Can the middle class save Malaysia? — Lim Yi Wei

OCTOBER 22 — Last week I organised and moderated a forum in Petaling Jaya titled “Can the middle class save Malaysia?” The speakers were Prof. Edmund Terence Gomez, Professor of Political Economy from the Faculty of Economics and Administration, University of Malaya, and YB Steven Sim, MP for Bukit Mertajam.

Conventional wisdom says that with their relative economic affluence, the middle class is likelier to call for and spearhead movements for greater civil and political change. However, in some societies, they are reluctant to rock the boat when it comes to regime change. In China, a booming middle class has been content to reside under the Chinese Communist Party (CCP) rule.

Grand narratives vs. “making politics boring again”

Prof. Gomez spoke on how revolutions in Asia were largely driven by student movements. Only when they gained sufficient traction did the middle class throw in support and resources.

In that vein, he advocated the need for a grand narrative in Malaysian politics. Malaysia needed big ideas to tackle issues such as middle-class income stagnation and rising healthcare expenses. Voters would swing to parties capable of providing such ideas.

Meanwhile, Steven expressed a desire to “make politics boring again” – to return to the business of governing properly.

Before the rise of alternative and social media, the opposition had to resort to “making noise” to vie for coverage in BN-controlled media. This resulted in consumeristic politics. Big announcements, theatrics and scandals are unveiled regularly just like an episode of Keeping Up With The Kardashians.

With Penang and Selangor governed by Pakatan Harapan for almost 2 terms, Sim argued that the people can now see the difference. There should be less focus on grand announcements and more on substance, in the form of efficiency and results, hence “make politics boring again”.

Both arguments have their merits, but glossed over the scheme of things: one-sided politics has had a deteriorating effect on grand narratives and governance. Even today, the playing field, which includes institutions like the Malaysian Anti-Corruption Commission (MACC) and the Election

Commission, is tilted in BN’s favour. The present “grand narrative” of race and religion feeds our appetite for the scandalous and the sensational, while distracting us from the ultimate purpose of policy-making: to channel state resources to those who need it.

Ultimately, everyone feels marginalised. The B40 toil to make ends meet with little hope of upward mobility. The middle class feel sidelined by politicians’ pursuit to win over rural voters. The elite can afford to wreck their votes. To expand on political analyst Dr. Wong Chin-Huat’s theory of communal incoordination, even if there is a desire for regime change across socio-economic classes, the anger of being left out may lead to class incoordination.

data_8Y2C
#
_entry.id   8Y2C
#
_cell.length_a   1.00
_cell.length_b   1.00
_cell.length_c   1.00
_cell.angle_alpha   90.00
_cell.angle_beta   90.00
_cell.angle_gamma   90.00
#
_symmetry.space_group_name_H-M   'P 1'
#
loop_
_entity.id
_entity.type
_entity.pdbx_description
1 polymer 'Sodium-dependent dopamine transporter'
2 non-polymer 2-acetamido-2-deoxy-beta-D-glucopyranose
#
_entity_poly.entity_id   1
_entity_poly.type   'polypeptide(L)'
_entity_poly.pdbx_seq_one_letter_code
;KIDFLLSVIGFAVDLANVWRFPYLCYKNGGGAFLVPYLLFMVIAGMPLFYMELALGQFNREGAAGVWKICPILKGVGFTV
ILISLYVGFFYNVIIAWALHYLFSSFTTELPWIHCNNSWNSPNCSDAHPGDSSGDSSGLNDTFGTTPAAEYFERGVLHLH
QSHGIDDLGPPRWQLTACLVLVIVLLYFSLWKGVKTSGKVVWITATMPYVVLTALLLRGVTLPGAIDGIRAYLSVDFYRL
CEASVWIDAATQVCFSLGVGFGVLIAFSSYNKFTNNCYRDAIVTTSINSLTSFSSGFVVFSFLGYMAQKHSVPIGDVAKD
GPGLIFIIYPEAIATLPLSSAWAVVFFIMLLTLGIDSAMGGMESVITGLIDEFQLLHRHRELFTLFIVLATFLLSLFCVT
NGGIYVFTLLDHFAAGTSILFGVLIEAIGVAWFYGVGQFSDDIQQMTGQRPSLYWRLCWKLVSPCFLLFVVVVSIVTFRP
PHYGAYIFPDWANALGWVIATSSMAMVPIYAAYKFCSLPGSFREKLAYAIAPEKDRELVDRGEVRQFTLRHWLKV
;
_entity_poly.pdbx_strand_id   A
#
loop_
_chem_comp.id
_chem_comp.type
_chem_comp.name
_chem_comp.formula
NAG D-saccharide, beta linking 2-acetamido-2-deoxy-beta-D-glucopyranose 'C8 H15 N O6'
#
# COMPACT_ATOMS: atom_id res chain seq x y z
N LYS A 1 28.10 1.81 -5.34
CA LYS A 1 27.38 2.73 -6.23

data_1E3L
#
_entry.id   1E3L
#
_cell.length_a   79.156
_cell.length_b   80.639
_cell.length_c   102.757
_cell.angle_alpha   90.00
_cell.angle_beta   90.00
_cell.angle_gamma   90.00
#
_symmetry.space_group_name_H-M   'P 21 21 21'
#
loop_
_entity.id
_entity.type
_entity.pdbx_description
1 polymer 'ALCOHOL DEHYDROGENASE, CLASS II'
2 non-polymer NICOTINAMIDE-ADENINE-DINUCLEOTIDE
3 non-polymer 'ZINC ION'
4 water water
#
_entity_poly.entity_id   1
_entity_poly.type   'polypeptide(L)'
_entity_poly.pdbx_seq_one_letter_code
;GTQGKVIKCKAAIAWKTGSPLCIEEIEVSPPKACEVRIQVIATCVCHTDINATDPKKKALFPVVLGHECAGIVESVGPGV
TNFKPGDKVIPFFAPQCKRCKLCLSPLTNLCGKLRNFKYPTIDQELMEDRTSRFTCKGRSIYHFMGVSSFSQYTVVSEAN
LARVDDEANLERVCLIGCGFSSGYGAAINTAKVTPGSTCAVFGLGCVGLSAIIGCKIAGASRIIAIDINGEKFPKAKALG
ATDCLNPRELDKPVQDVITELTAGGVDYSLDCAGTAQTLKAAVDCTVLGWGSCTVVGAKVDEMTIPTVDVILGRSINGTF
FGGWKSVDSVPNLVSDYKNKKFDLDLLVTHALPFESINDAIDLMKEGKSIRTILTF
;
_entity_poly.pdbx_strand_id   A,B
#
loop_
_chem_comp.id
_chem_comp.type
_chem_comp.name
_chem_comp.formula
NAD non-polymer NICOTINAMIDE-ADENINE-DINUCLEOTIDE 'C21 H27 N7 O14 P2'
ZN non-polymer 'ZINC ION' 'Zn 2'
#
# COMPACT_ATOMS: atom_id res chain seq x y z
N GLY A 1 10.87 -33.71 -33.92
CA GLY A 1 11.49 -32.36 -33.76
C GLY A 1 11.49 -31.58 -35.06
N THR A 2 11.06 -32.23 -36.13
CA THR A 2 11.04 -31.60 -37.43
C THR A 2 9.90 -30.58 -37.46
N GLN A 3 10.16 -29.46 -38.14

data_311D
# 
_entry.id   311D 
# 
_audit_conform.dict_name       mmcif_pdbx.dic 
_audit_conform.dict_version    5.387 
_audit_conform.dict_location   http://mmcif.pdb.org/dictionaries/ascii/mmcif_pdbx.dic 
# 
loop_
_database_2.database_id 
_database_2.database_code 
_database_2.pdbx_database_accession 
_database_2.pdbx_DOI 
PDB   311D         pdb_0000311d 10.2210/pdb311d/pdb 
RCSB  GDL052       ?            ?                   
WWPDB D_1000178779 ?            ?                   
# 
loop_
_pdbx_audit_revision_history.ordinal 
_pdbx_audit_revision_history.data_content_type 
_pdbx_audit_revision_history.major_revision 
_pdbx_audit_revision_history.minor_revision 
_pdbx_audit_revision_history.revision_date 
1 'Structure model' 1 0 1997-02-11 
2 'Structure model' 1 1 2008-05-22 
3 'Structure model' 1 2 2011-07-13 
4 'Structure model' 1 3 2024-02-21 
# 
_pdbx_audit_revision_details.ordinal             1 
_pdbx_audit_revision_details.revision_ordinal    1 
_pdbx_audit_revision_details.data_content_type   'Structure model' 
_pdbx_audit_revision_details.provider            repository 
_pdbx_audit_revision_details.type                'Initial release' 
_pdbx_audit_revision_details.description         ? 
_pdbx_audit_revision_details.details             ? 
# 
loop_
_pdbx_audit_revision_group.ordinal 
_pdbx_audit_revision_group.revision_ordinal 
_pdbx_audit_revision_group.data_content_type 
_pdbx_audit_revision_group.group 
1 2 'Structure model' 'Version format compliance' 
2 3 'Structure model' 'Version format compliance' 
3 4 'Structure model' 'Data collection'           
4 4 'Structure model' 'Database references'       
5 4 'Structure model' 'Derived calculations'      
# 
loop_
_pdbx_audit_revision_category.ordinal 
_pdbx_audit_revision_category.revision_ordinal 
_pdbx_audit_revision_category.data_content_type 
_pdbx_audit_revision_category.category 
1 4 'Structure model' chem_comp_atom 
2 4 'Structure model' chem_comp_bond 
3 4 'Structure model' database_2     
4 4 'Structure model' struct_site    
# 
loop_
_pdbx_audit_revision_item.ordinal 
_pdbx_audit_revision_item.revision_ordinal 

The middle class has means, but not the rage

In his work Politics, Aristotle said that “poverty is the parent of revolution and crime”. This corresponds with Prof. Gomez’s argument of students — who had less resources and more at stake — leading the way in revolutions in Asia, followed by the middle class.

In Malaysia, university students have been largely depoliticised. Those who can afford it, study and then migrate. Those in local universities who dare question authority are subjected to inquiries and guilt-tripped for “rebelling against their second parents”.

In the past few years, student activists have reemerged. However, a mass youth or student movement like in Hong Kong and Tunisia is not yet on the cards.

The compelling case of TTDI vs. DBKL

If students do not lead the way, perhaps it falls to the middle class to lead in saving Malaysia.

Last June, Taman Tun Dr. Ismail’s Residents’ Association (RA) protested against Kuala Lumpur City Hall’s (DBKL) plans to build a luxury condominium in Taman Rimba Kiara. After protests, petitions and public hearings eventually resulted in a court date, TTDI’s lawyers, engineers and architects volunteered their expertise and resources towards saving the park.

More importantly, they mobilised themselves without direction or intervention by any political party. In the process, they became closer neighbours.

For big ideas and grand narratives to succeed, detailed execution is required. The TTDI residents did not only call for the park to be saved. They also combined expertise and resources to dive into the details of how it could be done.

Within the present narrative of race and religion, it may seem like our society is falling apart. The TTDI vs. DBKL case shows that the middle class, with their education and resources, can come together to change society for the better. In so doing, they can show and lead the way in saving Malaysia.

 * LIM YI WEI is political secretary to Tony Pua, MP for Petaling Jaya Utara. She is also a councillor with the Petaling Jaya City Council (MBPJ). Next Wednesday (25 October), she will be speaking at a forum titled “Can the millennials save Malaysia?” at Awegallery.

** This is the personal opinion of the writer or publication and does not necessarily represent the views of Malay Mail Online.

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